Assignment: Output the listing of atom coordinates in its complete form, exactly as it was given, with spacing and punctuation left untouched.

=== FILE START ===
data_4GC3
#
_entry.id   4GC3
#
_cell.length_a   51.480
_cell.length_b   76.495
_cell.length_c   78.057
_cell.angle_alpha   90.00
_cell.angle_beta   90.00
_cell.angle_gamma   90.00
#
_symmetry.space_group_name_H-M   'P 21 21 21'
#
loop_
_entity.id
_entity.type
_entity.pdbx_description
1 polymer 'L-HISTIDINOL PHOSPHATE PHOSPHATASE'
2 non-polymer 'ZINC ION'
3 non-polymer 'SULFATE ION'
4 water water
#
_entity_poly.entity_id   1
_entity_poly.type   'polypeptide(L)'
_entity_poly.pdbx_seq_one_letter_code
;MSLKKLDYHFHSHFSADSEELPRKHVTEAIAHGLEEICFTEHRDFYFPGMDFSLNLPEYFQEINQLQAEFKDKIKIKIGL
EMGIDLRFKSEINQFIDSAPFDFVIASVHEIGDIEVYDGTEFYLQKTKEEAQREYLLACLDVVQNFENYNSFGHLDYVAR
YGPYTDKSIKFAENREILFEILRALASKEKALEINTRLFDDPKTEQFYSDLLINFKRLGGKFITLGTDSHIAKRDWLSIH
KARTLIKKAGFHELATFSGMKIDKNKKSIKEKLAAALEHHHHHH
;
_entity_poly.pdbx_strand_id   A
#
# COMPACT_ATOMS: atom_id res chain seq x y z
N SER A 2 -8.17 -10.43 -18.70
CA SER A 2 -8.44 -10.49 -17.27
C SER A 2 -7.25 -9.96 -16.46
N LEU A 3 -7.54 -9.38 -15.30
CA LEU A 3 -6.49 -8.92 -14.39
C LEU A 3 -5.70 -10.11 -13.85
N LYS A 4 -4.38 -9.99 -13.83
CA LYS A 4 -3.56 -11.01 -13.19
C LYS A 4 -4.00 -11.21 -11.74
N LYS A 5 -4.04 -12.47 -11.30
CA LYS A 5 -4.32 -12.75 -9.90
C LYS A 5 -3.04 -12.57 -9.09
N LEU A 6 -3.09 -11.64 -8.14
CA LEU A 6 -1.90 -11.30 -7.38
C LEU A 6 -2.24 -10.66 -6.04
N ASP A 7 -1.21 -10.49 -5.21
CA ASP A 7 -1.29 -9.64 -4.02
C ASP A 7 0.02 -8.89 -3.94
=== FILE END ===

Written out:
data_4GC3
#
_entry.id   4GC3
#
_cell.length_a   51.480
_cell.length_b   76.495
_cell.length_c   78.057
_cell.angle_alpha   90.00
_cell.angle_beta   90.00
_cell.angle_gamma   90.00
#
_symmetry.space_group_name_H-M   'P 21 21 21'
#
loop_
_entity.id
_entity.type
_entity.pdbx_description
1 polymer 'L-HISTIDINOL PHOSPHATE PHOSPHATASE'
2 non-polymer 'ZINC ION'
3 non-polymer 'SULFATE ION'
4 water water
#
_entity_poly.entity_id   1
_entity_poly.type   'polypeptide(L)'
_entity_poly.pdbx_seq_one_letter_code
;MSLKKLDYHFHSHFSADSEELPRKHVTEAIAHGLEEICFTEHRDFYFPGMDFSLNLPEYFQEINQLQAEFKDKIKIKIGL
EMGIDLRFKSEINQFIDSAPFDFVIASVHEIGDIEVYDGTEFYLQKTKEEAQREYLLACLDVVQNFENYNSFGHLDYVAR
YGPYTDKSIKFAENREILFEILRALASKEKALEINTRLFDDPKTEQFYSDLLINFKRLGGKFITLGTDSHIAKRDWLSIH
KARTLIKKAGFHELATFSGMKIDKNKKSIKEKLAAALEHHHHHH
;
_entity_poly.pdbx_strand_id   A
#
# COMPACT_ATOMS: atom_id res chain seq x y z
N SER A 2 -8.17 -10.43 -18.70
CA SER A 2 -8.44 -10.49 -17.27
C SER A 2 -7.25 -9.96 -16.46
N LEU A 3 -7.54 -9.38 -15.30
CA LEU A 3 -6.49 -8.92 -14.39
C LEU A 3 -5.70 -10.11 -13.85
N LYS A 4 -4.38 -9.99 -13.83
CA LYS A 4 -3.56 -11.01 -13.19
C LYS A 4 -4.00 -11.21 -11.74
N LYS A 5 -4.04 -12.47 -11.30
CA LYS A 5 -4.32 -12.75 -9.90
C LYS A 5 -3.04 -12.57 -9.09
N LEU A 6 -3.09 -11.64 -8.14
CA LEU A 6 -1.90 -11.30 -7.38
C LEU A 6 -2.24 -10.66 -6.04
N ASP A 7 -1.21 -10.49 -5.21
CA ASP A 7 -1.29 -9.64 -4.02
C ASP A 7 0.02 -8.89 -3.94